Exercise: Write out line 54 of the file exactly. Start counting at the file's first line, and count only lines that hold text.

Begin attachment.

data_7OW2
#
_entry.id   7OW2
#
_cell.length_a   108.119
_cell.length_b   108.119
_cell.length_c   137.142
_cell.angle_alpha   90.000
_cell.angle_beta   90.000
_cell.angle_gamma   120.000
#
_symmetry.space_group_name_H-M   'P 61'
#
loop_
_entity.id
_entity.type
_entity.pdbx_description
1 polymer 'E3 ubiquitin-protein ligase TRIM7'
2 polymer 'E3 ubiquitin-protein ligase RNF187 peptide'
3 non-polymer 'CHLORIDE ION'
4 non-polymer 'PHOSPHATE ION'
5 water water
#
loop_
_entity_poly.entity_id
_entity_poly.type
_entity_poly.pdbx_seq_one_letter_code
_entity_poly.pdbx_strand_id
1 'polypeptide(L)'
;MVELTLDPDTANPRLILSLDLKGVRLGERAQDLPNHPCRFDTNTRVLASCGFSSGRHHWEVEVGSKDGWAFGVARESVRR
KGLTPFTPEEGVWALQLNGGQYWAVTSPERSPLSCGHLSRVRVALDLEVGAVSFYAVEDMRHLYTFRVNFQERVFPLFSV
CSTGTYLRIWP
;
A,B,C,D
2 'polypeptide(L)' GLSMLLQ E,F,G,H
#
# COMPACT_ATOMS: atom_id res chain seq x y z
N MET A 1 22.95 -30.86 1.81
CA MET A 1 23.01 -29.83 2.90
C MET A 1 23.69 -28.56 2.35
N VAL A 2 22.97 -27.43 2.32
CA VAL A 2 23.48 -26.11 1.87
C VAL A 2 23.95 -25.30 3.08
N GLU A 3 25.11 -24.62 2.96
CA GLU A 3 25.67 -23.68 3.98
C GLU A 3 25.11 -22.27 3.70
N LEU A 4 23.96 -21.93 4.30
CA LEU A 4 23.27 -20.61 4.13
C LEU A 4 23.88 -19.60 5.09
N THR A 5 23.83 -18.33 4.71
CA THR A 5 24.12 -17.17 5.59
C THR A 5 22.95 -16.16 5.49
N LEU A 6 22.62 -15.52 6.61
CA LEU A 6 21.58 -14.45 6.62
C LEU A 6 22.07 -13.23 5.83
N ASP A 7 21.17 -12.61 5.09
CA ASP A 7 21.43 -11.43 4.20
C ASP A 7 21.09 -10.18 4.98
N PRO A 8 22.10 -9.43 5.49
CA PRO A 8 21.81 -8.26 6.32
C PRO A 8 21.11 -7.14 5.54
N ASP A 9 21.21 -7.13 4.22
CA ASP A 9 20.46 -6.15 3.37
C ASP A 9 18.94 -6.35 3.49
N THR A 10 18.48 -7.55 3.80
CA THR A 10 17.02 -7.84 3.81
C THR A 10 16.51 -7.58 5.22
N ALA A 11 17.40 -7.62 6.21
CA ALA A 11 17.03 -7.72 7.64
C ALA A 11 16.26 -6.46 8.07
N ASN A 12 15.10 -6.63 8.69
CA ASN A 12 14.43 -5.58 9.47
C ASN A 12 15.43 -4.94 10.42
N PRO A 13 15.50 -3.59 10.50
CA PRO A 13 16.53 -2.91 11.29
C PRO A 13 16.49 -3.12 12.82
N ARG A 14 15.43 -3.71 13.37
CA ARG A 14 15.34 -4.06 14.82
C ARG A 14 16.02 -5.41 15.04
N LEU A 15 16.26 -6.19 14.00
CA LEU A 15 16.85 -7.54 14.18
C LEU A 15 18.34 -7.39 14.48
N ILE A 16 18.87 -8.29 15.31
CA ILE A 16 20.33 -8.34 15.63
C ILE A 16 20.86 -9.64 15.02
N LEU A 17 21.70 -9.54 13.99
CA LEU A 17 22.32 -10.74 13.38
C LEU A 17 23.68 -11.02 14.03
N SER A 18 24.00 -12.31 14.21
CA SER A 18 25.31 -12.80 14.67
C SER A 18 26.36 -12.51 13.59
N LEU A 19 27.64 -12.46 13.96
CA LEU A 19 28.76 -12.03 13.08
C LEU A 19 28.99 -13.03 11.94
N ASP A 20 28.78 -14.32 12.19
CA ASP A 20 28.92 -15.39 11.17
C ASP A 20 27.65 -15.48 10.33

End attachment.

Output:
CA LEU A 6 21.58 -14.45 6.62